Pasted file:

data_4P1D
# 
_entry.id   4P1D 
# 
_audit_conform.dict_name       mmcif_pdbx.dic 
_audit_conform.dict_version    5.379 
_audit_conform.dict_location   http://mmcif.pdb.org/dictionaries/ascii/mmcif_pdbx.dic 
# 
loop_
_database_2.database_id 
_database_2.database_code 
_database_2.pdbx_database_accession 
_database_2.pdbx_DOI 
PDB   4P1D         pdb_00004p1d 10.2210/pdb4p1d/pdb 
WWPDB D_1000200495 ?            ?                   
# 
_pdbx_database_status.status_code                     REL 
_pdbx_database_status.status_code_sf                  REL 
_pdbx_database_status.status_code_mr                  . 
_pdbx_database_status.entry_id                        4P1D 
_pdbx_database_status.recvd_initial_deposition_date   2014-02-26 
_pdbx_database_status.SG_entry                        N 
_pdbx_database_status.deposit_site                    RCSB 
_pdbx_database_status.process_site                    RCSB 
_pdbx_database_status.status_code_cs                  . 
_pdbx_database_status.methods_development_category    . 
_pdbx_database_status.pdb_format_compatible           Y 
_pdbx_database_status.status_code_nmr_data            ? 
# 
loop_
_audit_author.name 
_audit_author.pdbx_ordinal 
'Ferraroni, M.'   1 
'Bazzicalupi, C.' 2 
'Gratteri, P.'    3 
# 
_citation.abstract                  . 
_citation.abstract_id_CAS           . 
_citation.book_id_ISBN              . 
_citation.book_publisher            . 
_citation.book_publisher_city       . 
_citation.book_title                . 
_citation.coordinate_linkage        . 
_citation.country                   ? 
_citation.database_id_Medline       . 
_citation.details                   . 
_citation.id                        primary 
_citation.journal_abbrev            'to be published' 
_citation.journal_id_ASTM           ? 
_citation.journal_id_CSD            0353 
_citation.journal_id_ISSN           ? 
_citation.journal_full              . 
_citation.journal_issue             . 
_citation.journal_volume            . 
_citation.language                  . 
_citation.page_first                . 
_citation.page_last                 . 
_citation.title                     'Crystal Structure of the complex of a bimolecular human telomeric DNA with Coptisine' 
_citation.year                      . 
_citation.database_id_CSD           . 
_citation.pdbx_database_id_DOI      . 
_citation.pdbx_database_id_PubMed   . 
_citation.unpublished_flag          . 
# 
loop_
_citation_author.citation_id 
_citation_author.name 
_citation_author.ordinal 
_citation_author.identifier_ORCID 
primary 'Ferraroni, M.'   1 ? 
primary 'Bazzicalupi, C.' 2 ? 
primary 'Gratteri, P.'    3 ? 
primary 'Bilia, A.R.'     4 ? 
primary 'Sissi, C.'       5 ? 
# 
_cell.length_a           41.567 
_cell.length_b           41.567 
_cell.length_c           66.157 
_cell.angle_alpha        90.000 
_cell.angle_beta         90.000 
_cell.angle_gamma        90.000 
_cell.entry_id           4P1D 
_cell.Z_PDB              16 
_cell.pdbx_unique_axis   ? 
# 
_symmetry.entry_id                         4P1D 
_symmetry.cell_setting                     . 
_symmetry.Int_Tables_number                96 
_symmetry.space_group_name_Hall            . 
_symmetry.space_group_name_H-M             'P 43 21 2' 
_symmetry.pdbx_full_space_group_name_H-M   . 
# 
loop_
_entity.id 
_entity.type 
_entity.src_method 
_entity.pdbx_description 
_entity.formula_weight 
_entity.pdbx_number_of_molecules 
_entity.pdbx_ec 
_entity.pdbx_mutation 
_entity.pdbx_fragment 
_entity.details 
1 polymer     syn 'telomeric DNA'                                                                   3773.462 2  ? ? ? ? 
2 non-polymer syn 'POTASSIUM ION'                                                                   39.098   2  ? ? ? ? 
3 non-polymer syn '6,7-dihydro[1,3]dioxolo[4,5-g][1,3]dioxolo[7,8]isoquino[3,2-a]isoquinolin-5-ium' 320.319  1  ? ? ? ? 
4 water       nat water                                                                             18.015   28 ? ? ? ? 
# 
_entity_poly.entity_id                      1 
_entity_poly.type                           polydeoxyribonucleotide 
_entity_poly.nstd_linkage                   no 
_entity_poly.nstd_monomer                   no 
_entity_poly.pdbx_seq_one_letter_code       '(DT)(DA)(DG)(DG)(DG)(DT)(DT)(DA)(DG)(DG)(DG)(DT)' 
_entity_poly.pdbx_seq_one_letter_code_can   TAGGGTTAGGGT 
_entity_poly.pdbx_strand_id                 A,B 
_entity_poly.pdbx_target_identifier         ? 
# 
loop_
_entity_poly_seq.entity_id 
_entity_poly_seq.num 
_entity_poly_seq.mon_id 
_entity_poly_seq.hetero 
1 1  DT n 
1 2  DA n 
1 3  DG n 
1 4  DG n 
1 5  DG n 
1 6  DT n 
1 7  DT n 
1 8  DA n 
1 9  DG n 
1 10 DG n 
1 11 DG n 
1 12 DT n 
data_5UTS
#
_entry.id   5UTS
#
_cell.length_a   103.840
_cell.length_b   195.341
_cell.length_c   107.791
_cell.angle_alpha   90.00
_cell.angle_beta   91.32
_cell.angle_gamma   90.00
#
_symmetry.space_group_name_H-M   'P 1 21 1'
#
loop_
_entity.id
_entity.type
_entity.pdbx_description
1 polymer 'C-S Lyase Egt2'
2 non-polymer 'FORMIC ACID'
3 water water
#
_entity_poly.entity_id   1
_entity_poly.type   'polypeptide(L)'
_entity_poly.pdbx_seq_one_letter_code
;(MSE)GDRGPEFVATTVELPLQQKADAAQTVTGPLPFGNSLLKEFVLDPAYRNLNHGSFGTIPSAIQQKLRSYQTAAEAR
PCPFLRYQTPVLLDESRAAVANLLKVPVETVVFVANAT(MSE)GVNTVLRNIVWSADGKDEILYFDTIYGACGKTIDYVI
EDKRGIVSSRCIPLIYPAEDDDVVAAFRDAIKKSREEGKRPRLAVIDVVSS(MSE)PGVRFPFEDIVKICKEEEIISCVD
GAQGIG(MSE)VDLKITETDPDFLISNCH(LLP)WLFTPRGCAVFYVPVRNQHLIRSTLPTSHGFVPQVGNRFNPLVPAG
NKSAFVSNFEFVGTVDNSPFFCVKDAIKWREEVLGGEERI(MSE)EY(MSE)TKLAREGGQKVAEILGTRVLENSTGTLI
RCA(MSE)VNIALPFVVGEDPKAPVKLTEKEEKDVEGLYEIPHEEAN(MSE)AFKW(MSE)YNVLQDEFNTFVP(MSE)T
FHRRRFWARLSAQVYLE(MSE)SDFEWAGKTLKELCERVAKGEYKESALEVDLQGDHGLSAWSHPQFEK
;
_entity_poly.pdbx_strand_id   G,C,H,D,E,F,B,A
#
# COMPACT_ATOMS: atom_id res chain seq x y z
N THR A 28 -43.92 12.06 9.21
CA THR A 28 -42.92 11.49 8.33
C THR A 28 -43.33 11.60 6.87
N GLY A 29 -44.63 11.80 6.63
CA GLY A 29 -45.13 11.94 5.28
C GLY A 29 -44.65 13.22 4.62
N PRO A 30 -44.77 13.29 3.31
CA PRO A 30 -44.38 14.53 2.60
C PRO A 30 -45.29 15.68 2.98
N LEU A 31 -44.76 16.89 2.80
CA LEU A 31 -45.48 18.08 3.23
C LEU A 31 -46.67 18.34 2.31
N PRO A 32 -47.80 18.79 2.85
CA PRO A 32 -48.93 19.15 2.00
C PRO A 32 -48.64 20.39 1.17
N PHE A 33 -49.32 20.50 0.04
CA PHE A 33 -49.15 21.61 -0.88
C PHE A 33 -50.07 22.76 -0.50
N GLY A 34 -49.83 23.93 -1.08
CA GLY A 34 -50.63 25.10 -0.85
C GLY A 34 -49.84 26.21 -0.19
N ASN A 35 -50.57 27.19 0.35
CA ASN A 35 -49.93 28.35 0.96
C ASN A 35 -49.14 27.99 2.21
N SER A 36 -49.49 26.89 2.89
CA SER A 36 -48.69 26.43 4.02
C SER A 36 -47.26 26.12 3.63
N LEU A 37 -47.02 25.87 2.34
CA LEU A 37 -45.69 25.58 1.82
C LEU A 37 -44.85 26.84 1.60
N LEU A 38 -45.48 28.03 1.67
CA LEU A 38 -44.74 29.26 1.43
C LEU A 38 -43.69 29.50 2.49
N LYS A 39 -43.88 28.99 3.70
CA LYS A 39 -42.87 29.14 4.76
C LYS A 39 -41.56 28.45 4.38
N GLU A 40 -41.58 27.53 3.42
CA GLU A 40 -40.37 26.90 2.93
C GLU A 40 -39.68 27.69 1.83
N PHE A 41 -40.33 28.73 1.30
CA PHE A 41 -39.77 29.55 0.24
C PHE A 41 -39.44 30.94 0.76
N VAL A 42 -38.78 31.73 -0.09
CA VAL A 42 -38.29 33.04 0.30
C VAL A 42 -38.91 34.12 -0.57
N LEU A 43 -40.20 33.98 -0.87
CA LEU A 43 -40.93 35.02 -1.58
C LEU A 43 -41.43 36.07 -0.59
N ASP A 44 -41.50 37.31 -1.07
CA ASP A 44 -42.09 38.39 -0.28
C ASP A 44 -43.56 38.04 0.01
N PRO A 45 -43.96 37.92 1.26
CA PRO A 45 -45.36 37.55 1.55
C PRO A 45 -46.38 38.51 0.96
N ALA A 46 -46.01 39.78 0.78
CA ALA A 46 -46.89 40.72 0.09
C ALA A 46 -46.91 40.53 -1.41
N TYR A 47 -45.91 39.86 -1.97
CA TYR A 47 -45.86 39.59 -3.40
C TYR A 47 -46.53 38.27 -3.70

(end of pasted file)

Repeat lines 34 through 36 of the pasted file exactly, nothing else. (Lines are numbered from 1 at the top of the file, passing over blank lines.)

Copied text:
'Bazzicalupi, C.' 2 
'Gratteri, P.'    3 
# 